• market currencies, including the yen, pound and Australian dollar, according to Bloomberg Correlation-Weighted Indexes. Japan’s currency has declined 2.2 percent and the greenback has lost 4.3 percent, themost.Bond BuyingSpain’s cabinet produced its fifth austerity budget Sept. 27amid speculation the nation will join Ireland, Greece andPortugal in requiring a financial bailout. It announcedyesterday its banks have a capital deficit of 59.3 billion euros($76.3 billion), less than previously estimated, according to atest designed to lift doubts about a financial industry hit byreal estate losses.The ECB said it may buy bonds with maturities as long asthree years. Europe’s central bank said it planned to sterilizeits bonds purchases, taking out as much liquidity as it injects,while the Fed announced unsterilized debt purchases, whichincrease the nation’s money supply.Frustrated by the slow pace of the U.S. recovery, Fed Chairman Ben S. Bernanke announced Sept. 13that the central bank would likely keep rates at a record low and purchase $40 billion of mortgagebonds per month in a third round of so called quantitative easing, or QE3, until the jobs market shows“sustained improvement.” The Fed is mandated to maintain price stability and full employment.Dollar Index Intercontinental Exchange Inc.’s Dollar Index, tracking the greenback against six major U.S. trading partners, declined to 78.601 on Sept. 14, the lowest since February. “The Fed’s action to take their dual mandate that much more seriously in pursuit of additional measures was enormous,” Alan Ruskin, global head of Group-of-10 foreign-exchange strategy at Deutsche Bank AG in New York, said in a telephone interview. “It was one of the more substantive moves I’ve seenfrom the Fed in the last 30 years.”Expansion of America’s gross domestic product is forecast to slow to 2.1 percent in 2013 from 2.2percent this year, according to the median estimate of economists surveyed by Bloomberg. Theunemployment rate dropped to 8.1 percent in August as Americans exited the workforce. The ratehasn’t been less than 8 percent since January 2009.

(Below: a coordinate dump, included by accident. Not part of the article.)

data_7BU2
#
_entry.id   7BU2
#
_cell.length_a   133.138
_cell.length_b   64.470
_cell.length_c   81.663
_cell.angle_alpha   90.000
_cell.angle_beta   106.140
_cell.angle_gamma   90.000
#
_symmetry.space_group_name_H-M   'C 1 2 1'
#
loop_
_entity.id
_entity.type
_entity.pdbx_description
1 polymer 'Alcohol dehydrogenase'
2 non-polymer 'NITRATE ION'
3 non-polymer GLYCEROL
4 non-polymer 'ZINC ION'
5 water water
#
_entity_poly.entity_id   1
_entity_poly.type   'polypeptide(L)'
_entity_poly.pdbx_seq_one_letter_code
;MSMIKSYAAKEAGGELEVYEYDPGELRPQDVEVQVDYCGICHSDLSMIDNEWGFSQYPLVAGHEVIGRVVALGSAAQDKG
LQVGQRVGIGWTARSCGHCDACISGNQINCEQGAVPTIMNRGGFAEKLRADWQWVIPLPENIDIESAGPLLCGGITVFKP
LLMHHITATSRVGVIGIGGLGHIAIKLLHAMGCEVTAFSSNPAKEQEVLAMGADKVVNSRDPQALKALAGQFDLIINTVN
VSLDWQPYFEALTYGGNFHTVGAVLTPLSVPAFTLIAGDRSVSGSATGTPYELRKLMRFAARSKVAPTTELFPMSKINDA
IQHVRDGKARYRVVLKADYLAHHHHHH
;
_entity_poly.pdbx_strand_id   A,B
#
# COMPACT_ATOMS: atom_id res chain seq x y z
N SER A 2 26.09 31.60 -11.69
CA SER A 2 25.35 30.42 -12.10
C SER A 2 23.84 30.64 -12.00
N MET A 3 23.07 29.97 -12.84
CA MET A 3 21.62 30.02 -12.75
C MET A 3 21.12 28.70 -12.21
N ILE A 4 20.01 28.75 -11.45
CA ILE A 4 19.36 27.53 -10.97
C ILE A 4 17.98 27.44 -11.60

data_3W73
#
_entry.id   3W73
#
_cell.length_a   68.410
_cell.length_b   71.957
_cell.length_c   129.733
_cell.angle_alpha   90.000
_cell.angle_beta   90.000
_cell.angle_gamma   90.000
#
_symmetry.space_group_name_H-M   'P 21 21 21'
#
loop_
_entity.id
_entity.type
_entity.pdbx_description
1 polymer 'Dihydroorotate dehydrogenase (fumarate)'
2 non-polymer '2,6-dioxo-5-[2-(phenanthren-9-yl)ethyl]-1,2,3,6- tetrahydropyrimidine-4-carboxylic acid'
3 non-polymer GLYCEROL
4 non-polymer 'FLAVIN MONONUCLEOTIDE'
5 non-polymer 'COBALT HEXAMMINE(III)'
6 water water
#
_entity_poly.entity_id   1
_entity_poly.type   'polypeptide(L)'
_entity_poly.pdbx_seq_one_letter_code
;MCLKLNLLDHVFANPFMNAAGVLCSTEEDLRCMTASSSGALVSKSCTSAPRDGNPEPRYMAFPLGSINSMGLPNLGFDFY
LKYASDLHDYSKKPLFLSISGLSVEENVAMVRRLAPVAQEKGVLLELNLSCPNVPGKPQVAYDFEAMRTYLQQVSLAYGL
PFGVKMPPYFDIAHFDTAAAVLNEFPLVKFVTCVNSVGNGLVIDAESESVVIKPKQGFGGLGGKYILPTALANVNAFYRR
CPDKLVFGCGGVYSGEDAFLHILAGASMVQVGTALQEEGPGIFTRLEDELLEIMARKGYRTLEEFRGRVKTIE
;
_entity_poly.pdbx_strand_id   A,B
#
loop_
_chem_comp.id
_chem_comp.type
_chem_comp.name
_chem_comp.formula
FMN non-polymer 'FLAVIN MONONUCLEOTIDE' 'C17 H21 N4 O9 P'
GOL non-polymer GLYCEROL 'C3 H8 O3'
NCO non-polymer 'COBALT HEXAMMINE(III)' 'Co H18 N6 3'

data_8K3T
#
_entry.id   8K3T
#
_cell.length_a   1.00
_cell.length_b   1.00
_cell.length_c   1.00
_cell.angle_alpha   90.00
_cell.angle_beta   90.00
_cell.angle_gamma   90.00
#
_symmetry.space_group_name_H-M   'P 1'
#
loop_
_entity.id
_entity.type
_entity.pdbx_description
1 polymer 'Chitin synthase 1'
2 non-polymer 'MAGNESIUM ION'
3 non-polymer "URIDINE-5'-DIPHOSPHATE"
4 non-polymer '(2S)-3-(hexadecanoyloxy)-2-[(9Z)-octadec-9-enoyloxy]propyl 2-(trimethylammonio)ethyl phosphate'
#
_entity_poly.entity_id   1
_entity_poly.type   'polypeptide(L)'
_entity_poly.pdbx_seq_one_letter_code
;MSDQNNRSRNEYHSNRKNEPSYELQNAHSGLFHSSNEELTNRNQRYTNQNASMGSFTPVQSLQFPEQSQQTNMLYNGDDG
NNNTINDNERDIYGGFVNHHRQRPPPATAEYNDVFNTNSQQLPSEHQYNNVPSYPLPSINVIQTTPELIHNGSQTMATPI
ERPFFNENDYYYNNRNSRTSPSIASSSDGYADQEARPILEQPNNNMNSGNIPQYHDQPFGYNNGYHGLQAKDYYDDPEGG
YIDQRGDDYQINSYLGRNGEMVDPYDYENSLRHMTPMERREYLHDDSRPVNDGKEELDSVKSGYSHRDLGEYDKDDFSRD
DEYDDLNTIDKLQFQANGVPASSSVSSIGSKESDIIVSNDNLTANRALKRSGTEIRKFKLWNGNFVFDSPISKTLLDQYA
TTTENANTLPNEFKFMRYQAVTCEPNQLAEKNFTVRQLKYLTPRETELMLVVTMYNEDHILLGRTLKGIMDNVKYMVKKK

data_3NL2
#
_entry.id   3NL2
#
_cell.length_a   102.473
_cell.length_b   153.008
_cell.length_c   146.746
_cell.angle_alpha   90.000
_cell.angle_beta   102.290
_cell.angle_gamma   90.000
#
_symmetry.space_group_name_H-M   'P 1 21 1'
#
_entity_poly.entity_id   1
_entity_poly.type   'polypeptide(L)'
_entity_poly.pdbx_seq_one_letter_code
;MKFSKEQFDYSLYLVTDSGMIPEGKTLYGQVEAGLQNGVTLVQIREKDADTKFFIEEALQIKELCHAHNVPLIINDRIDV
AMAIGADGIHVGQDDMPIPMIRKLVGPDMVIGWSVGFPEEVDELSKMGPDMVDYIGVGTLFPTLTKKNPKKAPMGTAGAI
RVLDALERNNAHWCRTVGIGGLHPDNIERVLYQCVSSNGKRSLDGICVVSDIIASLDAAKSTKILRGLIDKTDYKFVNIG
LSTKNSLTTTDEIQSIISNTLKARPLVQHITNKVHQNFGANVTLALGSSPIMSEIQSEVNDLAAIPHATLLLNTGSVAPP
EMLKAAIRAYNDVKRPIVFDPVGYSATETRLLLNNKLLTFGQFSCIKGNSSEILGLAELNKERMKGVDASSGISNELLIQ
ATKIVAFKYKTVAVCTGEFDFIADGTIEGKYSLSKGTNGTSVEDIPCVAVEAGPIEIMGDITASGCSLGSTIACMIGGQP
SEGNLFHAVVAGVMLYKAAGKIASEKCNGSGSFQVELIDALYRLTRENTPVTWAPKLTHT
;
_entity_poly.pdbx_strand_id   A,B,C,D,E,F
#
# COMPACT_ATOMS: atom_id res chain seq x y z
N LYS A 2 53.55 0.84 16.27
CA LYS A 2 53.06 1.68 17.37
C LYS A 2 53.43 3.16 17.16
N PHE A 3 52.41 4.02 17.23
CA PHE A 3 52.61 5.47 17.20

• ’Tail Risk’“With Europe, we get talk about removing tail risks,” or potential crisis, Noel Hebert, chief investmentofficer at Bethlehem, Pennsylvania-based Concannon Wealth Management LLC, which oversees about$250 million, said in a telephone interview. “Bernanke actually opened up the pocket book again. He’sactively expanding the money supply, debasing the currency.”Growing risk for Japan’s economy to shrink this quarter and the failure of central bank loosening todislodge deflation may increase pressure for officials to ease at either of two meetings next month.Signs that a global slowdown is undermining a Japanese recovery prompted the central bank tounexpectedly expand its asset-purchase fund thismonth. BOJ Governor Masaaki Shirakawa and hiscolleagues gather to set policy twice next month, onOct. 4-5 and Oct. 30, with Deputy Governor HirohideYamaguchi saying last week that the bank will take“bold steps” if necessary.“The growth data is disconcertingly weak,” Deutsche’sRuskin said. “Even the Bank of Japan tried to surprise”markets through further easing, he said.China is scheduled to release its manufacturingpurchasing managers index tomorrow, with economistssurveyed by Bloomberg News predicting a reading of50, the level that divides contraction from expansion.Fitch Ratings lowered its forecast for growth in Chinathis year, citing a “deteriorating global growthoutlook.” The credit rating company predicts China’seconomy will expand 7.8 percent, compared with anearlier estimate of 8 percent.The yuan strengthened 1.1 percent this quarter to6.2847 per dollar.Fiat Empire: Why The Federal Reserve Violates The U.S.Constitution VIDEO BELOWhttp://www.youtube.com/watch?v=5K41O2QfpjAThe Secret of Oz A History of Money VIDEO BELOWhttp://www.youtube.com/watch?v=swkq2E8mswIhttp://www.infowars.com/